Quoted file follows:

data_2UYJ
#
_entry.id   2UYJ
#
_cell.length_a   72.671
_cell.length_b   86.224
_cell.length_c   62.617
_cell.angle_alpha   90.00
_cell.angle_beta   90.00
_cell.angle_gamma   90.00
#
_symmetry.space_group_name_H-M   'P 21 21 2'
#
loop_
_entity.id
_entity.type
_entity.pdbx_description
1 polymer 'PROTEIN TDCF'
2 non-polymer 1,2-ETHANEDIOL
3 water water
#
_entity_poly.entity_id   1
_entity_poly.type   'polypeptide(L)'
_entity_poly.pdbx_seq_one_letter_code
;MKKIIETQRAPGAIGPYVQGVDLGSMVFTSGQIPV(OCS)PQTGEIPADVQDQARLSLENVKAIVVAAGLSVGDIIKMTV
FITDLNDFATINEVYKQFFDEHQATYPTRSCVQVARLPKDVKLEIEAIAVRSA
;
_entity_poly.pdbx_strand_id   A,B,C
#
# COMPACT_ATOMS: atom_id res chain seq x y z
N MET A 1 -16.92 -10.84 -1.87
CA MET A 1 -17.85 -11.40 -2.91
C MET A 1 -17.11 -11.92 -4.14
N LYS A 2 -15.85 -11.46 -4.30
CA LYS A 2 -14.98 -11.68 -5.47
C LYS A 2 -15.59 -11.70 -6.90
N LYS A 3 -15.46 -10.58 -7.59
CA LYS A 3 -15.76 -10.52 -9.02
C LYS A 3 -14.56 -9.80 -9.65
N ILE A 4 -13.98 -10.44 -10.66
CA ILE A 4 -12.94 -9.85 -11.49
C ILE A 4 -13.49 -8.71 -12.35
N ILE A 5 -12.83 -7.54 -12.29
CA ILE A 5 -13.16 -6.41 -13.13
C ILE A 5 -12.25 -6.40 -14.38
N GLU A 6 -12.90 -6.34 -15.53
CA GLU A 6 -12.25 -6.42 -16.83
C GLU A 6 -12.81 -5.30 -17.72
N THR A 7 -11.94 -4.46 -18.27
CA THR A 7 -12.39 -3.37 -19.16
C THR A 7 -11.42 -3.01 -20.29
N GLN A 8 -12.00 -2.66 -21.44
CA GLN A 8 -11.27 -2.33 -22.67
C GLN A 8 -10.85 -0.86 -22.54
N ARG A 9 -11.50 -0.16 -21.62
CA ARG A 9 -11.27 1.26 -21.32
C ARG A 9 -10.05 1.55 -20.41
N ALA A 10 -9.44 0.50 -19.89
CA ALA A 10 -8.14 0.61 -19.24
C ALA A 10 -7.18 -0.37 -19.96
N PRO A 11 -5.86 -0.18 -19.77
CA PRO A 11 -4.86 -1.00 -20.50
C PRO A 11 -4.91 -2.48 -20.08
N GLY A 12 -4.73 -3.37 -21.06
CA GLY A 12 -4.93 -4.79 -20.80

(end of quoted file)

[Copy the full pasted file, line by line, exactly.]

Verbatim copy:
data_2UYJ
#
_entry.id   2UYJ
#
_cell.length_a   72.671
_cell.length_b   86.224
_cell.length_c   62.617
_cell.angle_alpha   90.00
_cell.angle_beta   90.00
_cell.angle_gamma   90.00
#
_symmetry.space_group_name_H-M   'P 21 21 2'
#
loop_
_entity.id
_entity.type
_entity.pdbx_description
1 polymer 'PROTEIN TDCF'
2 non-polymer 1,2-ETHANEDIOL
3 water water
#
_entity_poly.entity_id   1
_entity_poly.type   'polypeptide(L)'
_entity_poly.pdbx_seq_one_letter_code
;MKKIIETQRAPGAIGPYVQGVDLGSMVFTSGQIPV(OCS)PQTGEIPADVQDQARLSLENVKAIVVAAGLSVGDIIKMTV
FITDLNDFATINEVYKQFFDEHQATYPTRSCVQVARLPKDVKLEIEAIAVRSA
;
_entity_poly.pdbx_strand_id   A,B,C
#
# COMPACT_ATOMS: atom_id res chain seq x y z
N MET A 1 -16.92 -10.84 -1.87
CA MET A 1 -17.85 -11.40 -2.91
C MET A 1 -17.11 -11.92 -4.14
N LYS A 2 -15.85 -11.46 -4.30
CA LYS A 2 -14.98 -11.68 -5.47
C LYS A 2 -15.59 -11.70 -6.90
N LYS A 3 -15.46 -10.58 -7.59
CA LYS A 3 -15.76 -10.52 -9.02
C LYS A 3 -14.56 -9.80 -9.65
N ILE A 4 -13.98 -10.44 -10.66
CA ILE A 4 -12.94 -9.85 -11.49
C ILE A 4 -13.49 -8.71 -12.35
N ILE A 5 -12.83 -7.54 -12.29
CA ILE A 5 -13.16 -6.41 -13.13
C ILE A 5 -12.25 -6.40 -14.38
N GLU A 6 -12.90 -6.34 -15.53
CA GLU A 6 -12.25 -6.42 -16.83
C GLU A 6 -12.81 -5.30 -17.72
N THR A 7 -11.94 -4.46 -18.27
CA THR A 7 -12.39 -3.37 -19.16
C THR A 7 -11.42 -3.01 -20.29
N GLN A 8 -12.00 -2.66 -21.44
CA GLN A 8 -11.27 -2.33 -22.67
C GLN A 8 -10.85 -0.86 -22.54
N ARG A 9 -11.50 -0.16 -21.62
CA ARG A 9 -11.27 1.26 -21.32
C ARG A 9 -10.05 1.55 -20.41
N ALA A 10 -9.44 0.50 -19.89
CA ALA A 10 -8.14 0.61 -19.24
C ALA A 10 -7.18 -0.37 -19.96
N PRO A 11 -5.86 -0.18 -19.77
CA PRO A 11 -4.86 -1.00 -20.50
C PRO A 11 -4.91 -2.48 -20.08
N GLY A 12 -4.73 -3.37 -21.06
CA GLY A 12 -4.93 -4.79 -20.80